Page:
If the artwork I make doesn’t look ‘right’ to me, then I change it. That may mean that I add several more layers of sealant to a paper mâché piece, or I take apart doll because the legs just are not level. It may mean that I completely change the color scheme, because what I wanted to use is just not making me happy.

The quality of my work is something that I’ve been working on since the first time I picked-up a crayon as a toddler. Each successive piece of artwork helps me to hone my skills. Making each piece of art after that one better. The constant attention to the quality of my work is also related to the speed in which I create. I get better and quicker at the specific artwork created.

Possible Perceptions Regarding Quality:

Here is one of those times in which I run everything through my personal American culture filters. The US is a consumer society. You are advertised to through almost everything that you see and hear during the day or night. There are so many businesses and companies vying for consumers dollars. Many of them using the tactics to get those dollars. Some offer more for less. The more you can purchase for the least amount of money is seen as a good thing. Regardless of the quality of the workmanship of the items being purchased.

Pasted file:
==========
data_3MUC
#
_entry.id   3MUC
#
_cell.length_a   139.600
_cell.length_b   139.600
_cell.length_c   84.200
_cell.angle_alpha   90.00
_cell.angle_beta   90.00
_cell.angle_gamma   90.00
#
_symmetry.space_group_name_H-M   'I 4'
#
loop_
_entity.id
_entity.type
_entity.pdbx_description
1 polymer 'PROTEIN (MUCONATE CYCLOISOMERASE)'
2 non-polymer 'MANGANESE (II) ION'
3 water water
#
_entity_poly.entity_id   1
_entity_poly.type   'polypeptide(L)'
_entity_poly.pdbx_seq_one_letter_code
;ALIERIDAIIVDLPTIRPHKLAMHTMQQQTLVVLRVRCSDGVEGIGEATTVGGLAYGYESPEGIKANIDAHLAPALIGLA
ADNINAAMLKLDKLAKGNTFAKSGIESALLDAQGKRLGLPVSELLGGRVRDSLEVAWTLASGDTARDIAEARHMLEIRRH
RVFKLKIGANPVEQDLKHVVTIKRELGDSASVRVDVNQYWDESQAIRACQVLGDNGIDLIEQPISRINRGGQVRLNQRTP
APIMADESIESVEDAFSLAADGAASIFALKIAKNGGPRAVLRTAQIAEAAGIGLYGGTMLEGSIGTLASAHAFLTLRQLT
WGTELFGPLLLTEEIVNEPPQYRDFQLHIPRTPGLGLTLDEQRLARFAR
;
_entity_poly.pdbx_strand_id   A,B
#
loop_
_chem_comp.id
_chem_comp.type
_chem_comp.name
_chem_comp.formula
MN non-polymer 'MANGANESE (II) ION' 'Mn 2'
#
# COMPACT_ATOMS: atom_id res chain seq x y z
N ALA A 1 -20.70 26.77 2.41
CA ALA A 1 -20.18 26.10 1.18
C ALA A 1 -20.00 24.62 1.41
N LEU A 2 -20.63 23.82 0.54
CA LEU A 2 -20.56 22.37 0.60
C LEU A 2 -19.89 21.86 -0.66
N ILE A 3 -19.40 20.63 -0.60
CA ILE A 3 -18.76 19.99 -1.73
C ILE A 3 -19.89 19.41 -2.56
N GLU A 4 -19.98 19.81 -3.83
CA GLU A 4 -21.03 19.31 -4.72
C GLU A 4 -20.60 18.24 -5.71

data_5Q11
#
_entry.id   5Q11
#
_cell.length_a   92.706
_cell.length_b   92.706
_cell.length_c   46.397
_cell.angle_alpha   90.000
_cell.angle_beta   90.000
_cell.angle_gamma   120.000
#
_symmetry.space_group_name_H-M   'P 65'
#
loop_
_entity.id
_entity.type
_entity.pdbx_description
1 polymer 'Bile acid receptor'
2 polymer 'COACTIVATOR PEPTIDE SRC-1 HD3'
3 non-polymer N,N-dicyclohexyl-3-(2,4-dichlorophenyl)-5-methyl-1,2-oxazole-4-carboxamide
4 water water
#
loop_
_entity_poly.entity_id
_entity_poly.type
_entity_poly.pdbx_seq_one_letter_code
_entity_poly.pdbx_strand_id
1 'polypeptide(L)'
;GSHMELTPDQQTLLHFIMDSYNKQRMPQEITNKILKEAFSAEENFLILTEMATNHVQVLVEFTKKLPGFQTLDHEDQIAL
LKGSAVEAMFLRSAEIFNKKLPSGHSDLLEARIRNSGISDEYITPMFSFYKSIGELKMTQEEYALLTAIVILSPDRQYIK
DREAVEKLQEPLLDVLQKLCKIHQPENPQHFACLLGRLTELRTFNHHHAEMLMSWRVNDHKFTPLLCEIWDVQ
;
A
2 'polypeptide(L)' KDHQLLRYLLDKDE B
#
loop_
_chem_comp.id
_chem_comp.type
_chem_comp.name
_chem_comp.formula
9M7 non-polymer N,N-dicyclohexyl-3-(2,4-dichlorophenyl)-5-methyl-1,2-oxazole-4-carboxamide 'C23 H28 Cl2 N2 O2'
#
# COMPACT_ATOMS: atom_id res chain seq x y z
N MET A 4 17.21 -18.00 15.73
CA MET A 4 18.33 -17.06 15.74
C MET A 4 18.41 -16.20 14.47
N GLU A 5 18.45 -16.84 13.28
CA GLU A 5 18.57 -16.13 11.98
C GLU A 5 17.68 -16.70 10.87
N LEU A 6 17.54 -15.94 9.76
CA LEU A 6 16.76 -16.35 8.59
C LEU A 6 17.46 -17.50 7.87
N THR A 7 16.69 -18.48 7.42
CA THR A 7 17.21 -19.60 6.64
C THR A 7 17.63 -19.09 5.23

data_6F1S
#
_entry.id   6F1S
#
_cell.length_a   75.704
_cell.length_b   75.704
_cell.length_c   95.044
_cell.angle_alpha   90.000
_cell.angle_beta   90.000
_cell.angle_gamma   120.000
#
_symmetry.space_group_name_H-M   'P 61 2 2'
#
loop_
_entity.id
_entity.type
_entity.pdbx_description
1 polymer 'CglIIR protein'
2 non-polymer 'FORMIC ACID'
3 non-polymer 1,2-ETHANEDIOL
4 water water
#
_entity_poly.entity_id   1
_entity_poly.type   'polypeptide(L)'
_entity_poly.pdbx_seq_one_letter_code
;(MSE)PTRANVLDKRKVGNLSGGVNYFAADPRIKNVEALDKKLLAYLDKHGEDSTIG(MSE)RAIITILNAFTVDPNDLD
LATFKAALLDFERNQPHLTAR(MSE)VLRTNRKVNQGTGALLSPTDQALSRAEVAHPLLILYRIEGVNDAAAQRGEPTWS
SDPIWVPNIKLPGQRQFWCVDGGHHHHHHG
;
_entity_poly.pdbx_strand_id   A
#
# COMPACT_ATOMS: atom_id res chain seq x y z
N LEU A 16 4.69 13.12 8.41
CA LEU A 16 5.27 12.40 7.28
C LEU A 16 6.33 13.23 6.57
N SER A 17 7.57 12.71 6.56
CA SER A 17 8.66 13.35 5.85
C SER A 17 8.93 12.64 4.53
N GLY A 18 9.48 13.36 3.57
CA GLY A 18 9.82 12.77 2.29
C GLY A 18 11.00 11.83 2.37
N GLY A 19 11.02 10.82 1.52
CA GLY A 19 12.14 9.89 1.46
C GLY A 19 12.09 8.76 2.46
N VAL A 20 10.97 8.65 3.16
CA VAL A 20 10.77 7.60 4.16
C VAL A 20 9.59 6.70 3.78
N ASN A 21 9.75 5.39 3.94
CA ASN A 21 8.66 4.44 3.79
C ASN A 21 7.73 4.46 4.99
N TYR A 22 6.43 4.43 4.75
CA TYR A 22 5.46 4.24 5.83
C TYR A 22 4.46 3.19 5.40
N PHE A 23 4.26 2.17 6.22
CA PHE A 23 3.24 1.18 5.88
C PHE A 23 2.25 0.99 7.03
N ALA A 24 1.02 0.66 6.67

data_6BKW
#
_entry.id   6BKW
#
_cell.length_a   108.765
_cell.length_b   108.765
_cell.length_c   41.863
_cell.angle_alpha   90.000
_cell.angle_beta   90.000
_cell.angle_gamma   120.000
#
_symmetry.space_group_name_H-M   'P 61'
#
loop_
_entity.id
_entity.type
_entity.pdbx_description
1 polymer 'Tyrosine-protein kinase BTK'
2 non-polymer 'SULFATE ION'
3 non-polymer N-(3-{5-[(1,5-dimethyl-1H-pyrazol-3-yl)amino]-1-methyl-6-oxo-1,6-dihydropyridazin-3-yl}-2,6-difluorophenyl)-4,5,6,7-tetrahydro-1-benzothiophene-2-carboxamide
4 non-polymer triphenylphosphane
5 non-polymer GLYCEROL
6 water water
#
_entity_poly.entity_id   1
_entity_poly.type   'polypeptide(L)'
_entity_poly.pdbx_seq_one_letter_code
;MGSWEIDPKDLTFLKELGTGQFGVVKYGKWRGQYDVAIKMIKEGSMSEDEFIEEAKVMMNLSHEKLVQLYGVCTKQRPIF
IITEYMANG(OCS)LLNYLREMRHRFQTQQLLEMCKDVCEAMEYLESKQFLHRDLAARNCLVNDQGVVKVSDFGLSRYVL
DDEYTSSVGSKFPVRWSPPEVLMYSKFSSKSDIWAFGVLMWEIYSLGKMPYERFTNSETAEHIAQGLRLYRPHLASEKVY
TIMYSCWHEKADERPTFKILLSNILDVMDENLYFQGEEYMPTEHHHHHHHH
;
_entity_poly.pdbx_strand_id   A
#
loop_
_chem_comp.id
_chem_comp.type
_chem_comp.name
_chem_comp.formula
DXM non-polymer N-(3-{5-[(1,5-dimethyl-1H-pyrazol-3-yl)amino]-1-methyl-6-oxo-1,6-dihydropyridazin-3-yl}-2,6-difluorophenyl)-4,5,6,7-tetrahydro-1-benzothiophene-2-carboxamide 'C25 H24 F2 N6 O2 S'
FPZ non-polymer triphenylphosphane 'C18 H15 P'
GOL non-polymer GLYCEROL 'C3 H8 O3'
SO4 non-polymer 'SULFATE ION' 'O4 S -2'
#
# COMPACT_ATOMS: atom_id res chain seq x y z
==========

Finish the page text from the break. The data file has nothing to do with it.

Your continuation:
When I create a one-of-a-kind 9 cm fairy doll using my own patterns and designs and put a price on it of 65€, there are those who question my pricing. It does not matter how well made or unique the piece of artwork is. What matters is that the consumer is getting a very small thing for a large price. In the eyes of some, their money would be better spent on a mass produced doll for 10€ at a chain store like Walmart or Target.

This does raise some questions regarding the perception of my artwork in general as well. Yes, I make dolls. Art dolls. Dolls that are made by me are not the type of doll that you can or should hand to a small child to play with. So yeah. How my artwork is perceived factors into this as well.